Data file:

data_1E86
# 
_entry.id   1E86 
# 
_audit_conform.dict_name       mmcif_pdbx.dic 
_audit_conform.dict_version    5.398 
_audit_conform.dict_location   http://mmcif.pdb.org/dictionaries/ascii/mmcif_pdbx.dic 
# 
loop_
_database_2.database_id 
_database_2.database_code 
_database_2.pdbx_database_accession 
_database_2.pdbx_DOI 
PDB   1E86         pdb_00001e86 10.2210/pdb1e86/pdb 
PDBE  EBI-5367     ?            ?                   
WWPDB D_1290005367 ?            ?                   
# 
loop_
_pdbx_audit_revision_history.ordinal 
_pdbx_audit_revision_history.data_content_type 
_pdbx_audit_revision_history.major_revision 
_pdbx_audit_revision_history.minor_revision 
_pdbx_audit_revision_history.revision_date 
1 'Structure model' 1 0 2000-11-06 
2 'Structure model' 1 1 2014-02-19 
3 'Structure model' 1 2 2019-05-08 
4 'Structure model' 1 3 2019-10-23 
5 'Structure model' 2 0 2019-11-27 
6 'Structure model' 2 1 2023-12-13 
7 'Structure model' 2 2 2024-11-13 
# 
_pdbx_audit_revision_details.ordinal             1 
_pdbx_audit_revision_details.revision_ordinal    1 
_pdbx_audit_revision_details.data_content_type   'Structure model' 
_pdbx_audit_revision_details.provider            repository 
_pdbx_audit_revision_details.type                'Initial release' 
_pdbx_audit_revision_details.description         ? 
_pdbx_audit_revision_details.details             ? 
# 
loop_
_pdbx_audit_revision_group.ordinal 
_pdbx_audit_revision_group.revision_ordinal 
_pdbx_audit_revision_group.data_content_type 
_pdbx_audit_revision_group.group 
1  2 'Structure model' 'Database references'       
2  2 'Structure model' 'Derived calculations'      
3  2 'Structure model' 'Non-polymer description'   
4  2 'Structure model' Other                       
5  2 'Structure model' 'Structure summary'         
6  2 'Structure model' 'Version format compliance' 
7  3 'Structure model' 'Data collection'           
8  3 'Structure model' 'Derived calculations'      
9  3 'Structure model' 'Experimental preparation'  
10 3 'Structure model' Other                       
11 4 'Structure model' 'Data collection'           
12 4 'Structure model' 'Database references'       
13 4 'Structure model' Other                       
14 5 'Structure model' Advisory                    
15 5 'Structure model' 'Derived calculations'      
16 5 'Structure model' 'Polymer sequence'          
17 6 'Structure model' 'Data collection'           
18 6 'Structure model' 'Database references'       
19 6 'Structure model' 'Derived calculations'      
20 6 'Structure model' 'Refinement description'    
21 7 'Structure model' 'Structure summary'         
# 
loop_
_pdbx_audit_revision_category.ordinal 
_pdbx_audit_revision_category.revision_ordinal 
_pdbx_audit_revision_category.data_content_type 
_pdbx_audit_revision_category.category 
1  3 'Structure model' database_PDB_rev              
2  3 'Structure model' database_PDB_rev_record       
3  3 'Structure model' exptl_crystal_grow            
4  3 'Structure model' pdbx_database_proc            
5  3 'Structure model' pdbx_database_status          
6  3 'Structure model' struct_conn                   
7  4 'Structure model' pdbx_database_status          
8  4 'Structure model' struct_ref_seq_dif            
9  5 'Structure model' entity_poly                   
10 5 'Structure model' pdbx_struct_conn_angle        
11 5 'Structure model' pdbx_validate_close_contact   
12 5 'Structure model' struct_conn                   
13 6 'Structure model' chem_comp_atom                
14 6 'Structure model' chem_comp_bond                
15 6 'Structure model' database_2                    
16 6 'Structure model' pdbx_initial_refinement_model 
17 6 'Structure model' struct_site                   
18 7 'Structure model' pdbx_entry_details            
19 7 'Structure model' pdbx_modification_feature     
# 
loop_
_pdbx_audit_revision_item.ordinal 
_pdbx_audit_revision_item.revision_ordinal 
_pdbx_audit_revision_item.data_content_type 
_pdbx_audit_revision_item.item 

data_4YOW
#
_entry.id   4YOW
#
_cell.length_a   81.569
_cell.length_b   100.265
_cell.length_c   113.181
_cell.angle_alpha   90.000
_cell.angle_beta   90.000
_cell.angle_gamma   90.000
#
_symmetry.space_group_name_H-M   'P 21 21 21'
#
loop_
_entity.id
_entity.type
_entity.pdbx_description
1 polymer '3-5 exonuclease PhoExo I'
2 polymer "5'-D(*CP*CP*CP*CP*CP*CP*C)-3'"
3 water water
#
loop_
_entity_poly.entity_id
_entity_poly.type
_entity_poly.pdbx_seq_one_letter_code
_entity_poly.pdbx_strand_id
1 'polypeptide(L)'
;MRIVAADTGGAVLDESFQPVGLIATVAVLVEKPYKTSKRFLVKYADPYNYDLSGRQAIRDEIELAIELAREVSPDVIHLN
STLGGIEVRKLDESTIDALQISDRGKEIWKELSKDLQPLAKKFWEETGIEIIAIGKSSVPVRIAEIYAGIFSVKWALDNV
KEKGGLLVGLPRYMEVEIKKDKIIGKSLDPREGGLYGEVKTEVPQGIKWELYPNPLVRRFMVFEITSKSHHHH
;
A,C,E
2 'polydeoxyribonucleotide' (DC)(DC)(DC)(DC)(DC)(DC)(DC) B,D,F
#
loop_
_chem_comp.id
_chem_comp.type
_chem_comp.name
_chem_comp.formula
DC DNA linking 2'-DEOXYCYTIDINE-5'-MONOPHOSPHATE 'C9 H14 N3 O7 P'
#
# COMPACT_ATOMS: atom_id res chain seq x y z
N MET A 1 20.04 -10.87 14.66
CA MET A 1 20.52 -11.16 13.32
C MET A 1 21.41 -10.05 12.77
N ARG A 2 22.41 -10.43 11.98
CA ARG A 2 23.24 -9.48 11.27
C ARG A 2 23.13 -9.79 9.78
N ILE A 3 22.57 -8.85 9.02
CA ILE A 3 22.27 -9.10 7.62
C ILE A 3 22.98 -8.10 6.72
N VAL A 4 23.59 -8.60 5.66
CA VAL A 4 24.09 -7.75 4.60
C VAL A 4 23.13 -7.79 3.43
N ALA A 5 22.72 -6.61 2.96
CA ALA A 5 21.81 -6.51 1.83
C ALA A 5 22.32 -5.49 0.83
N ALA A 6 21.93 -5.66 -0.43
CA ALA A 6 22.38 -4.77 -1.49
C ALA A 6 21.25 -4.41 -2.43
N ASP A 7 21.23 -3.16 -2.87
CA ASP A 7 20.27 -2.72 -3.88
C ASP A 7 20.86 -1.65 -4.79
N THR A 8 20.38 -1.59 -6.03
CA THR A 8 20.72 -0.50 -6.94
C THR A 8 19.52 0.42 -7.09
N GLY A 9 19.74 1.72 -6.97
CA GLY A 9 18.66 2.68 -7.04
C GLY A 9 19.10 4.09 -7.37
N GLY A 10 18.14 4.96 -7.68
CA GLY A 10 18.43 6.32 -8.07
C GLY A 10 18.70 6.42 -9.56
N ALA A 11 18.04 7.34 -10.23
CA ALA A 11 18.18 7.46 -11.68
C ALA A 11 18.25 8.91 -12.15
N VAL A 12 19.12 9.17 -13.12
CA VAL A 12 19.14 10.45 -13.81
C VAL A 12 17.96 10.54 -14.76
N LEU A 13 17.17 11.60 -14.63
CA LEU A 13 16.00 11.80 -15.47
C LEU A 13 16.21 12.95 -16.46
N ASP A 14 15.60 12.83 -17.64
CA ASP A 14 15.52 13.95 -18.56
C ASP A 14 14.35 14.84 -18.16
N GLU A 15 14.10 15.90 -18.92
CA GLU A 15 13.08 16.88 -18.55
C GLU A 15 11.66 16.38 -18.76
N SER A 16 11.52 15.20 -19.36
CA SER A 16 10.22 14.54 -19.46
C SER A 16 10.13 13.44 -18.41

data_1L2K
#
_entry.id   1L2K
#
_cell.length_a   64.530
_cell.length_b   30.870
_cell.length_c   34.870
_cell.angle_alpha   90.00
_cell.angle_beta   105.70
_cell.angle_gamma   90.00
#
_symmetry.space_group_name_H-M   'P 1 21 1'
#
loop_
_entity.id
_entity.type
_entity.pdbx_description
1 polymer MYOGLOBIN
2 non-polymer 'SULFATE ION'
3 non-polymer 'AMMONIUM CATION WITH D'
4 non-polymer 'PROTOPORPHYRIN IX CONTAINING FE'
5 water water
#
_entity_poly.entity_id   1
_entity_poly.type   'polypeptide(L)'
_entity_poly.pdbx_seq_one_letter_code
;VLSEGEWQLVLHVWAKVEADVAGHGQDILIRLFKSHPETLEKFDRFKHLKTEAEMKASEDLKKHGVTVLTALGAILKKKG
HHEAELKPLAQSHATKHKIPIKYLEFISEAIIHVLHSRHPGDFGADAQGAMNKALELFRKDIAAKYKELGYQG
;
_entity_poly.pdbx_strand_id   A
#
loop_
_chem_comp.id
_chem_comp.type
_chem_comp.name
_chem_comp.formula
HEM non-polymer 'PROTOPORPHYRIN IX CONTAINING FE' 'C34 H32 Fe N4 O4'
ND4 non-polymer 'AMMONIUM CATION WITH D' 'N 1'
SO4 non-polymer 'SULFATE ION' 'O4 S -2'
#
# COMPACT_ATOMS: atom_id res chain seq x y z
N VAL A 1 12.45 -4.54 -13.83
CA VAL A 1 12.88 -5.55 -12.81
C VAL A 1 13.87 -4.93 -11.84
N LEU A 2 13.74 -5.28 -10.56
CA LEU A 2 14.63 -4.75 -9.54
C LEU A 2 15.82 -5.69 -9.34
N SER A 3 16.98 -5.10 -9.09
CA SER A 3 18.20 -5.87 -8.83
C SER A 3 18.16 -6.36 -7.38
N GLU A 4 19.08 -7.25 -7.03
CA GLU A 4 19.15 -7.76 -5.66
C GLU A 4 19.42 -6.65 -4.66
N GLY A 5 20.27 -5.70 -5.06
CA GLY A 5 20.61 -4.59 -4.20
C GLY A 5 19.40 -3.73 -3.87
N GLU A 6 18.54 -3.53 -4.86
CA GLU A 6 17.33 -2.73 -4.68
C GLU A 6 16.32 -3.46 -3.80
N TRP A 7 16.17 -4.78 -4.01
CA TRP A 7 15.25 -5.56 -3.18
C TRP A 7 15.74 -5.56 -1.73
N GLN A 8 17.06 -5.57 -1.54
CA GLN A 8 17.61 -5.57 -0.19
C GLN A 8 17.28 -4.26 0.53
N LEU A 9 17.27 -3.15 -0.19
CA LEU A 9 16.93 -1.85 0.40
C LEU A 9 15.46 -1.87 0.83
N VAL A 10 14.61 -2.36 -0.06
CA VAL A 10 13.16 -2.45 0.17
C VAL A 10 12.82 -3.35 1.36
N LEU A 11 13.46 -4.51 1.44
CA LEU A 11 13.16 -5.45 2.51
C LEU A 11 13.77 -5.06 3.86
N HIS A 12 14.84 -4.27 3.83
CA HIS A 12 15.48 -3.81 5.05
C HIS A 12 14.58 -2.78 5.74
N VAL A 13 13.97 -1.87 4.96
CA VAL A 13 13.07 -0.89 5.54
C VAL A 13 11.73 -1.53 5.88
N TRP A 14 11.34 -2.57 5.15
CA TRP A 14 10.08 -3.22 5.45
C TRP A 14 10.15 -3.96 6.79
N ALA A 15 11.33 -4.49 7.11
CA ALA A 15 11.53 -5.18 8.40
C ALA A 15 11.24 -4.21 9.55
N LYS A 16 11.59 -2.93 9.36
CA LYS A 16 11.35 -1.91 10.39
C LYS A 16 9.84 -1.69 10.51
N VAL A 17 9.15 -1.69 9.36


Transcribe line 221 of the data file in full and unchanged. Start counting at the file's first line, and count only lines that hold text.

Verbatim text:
_chem_comp.name